The UK is currently introducing a significant number of new modern waste facilities, to move away from landfill disposal. There is no single design for these waste facilities; the design is informed by a number of factors, including site location, the required capacity and the type of technology proposed.
        Below are some examples of the type of facilities that are being approved, built or operated elsewhere in England alone, that use similar technology to our proposals at Pinkham Way:
    • Old Kent Road, Bermondsey (London Borough of Southwark)
      This operational 5.6 hectare site has the capacity to manage up to 200,000 tonnes per year in a 29,000sqm facility that includes MBT. The site is located in an urban area, with the nearest residential boundary approximately 10 metres from the edge of the site.
    • Frog Island, Rainham (London Borough of Havering)
      This is an operational facility with capacity to manage 290,000 tonnes per year in facilities including MBT and materials recycling facility on a 4.2 hectare site.
    • Reliance Street, Salford (Greater Manchester)
      This facility opened in April 2011 and provides a MBT facility and Household Waste Recycling Centre on a 3.1 hectare site with capacity to manage 100,000 tonnes per year. The site is close to a railway line, and a housing area.
    • Donarbon, Waterbeach (Cambridgeshire)
      This is an operational facility on a 3 hectare site with the capacity to manage up to 200,000 tonnes per year. The facilities include Mechanical and Biological Treatment (MBT), and enclosed and open-air composting alongside a larger landfill site.
    • Rivenhall Airfield (Essex)
      Two planning permissions have been granted, one for a 510,000 tonnes per year MBT at this site, and another for a 835,000 tonnes per year waste facility, including a range of technologies alongside MBT.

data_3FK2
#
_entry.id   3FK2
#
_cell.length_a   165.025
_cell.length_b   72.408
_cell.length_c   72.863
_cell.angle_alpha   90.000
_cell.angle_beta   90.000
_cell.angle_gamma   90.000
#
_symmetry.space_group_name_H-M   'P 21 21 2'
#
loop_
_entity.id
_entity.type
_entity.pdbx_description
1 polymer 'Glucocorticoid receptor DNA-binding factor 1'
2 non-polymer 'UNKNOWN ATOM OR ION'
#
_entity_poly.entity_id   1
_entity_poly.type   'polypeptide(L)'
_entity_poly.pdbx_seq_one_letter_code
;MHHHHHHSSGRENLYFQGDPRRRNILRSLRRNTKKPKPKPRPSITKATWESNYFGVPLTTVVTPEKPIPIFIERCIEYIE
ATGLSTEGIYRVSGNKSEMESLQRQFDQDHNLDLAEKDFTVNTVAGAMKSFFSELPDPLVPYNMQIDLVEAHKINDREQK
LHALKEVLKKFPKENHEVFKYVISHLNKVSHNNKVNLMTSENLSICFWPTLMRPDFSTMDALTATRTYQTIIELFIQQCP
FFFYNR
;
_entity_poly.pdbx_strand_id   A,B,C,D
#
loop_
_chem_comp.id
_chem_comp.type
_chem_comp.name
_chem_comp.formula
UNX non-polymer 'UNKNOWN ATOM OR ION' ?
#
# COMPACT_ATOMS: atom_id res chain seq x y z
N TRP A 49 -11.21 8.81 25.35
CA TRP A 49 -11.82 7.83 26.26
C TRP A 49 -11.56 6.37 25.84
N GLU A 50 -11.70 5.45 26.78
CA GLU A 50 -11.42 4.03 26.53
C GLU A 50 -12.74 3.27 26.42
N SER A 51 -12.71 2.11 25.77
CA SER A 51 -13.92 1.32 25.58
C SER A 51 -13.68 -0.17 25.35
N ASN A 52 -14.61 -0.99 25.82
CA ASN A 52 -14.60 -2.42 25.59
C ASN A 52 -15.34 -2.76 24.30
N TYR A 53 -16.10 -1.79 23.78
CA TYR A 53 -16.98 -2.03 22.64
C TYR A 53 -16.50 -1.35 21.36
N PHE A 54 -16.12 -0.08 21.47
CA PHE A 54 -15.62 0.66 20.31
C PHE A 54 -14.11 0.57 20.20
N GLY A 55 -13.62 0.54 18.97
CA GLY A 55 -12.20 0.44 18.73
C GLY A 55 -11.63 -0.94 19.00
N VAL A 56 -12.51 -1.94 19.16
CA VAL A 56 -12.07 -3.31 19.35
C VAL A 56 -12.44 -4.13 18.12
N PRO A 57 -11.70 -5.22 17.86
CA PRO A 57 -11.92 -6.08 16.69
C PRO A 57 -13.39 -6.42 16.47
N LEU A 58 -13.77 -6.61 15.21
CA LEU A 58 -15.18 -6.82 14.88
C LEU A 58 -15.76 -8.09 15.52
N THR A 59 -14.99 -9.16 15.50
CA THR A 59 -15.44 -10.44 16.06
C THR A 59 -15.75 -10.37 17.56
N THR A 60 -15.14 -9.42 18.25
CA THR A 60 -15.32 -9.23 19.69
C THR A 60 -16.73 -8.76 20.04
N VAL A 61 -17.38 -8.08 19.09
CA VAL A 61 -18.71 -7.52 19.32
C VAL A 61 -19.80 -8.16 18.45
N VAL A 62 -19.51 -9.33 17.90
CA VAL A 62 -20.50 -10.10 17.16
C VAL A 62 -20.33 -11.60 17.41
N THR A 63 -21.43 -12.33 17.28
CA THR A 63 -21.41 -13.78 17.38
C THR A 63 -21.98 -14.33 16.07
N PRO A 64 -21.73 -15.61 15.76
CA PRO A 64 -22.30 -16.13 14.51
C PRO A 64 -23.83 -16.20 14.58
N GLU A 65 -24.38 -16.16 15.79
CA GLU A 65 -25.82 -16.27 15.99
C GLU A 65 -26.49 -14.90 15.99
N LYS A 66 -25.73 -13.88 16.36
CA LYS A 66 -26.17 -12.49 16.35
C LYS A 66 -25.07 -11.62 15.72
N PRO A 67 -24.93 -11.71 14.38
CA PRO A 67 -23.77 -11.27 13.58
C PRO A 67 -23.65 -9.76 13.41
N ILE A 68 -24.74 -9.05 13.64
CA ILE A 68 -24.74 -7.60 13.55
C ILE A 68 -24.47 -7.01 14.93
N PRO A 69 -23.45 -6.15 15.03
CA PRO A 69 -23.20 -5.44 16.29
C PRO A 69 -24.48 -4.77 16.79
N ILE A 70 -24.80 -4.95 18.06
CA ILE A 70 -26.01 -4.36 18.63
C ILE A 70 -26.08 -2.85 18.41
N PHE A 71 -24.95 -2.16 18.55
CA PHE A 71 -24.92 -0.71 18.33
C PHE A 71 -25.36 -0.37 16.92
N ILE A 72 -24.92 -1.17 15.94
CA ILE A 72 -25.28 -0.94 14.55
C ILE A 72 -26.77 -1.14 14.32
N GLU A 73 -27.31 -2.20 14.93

• Myth - Haringey Council tried to make it easier for NLWA to build new facilities at Pinkham Way by re-designating the use of the site in its “Core Strategy”

    Fact: This is not correct. When complete, Haringey Council’s Core Strategy will provide the long-term spatial vision and spatial planning policies for the borough. In developing the Core Strategy, Haringey Council reviewed the designations of employment land in the borough.
        This change was not related to the NLWA’s planning application for Pinkham Way, and was rather about a proposed re-designation of a number of sites (including Pinkham Way) in the Core Strategy from their original designation as “employment locations” to “locally significant industrial sites”. We believe a waste facility would be an acceptable use under either designation. 
        At a recent examination hearing an independent planning inspector considered the proposed change in more detail and in the case of Pinkham Way additionally reviewed the proposed change within the context of the site’s additional designation for nature conservation.
        However, whatever definition is eventually applied following the inspector’s report, we believe the proposals put forward by the Authority and LB Barnet for the Pinkham Way site are appropriate and compatible with the site’s established dual designation for employment use and nature conservation. The site may also be specifically suitable, and allocated for waste use, subject to the outcome of the North London Waste Plan examination hearing and Inspector’s report.
        Within this context, the site has been identified and put forward in the “proposed submission version” of the North London Waste Plan by the seven north London boroughs as potentially suitable for waste use and as a ‘new’ site within the plan. The GLA’s view on this is that whilst the dual designation of the Pinkham Way site for both nature conservation and employment ‘presents challenges’, they comment that ”the principle of the use of this site for a waste use is accepted”.
        Further information on Haringey Council’s Core Strategy consultation is available at the London Borough of Haringey website.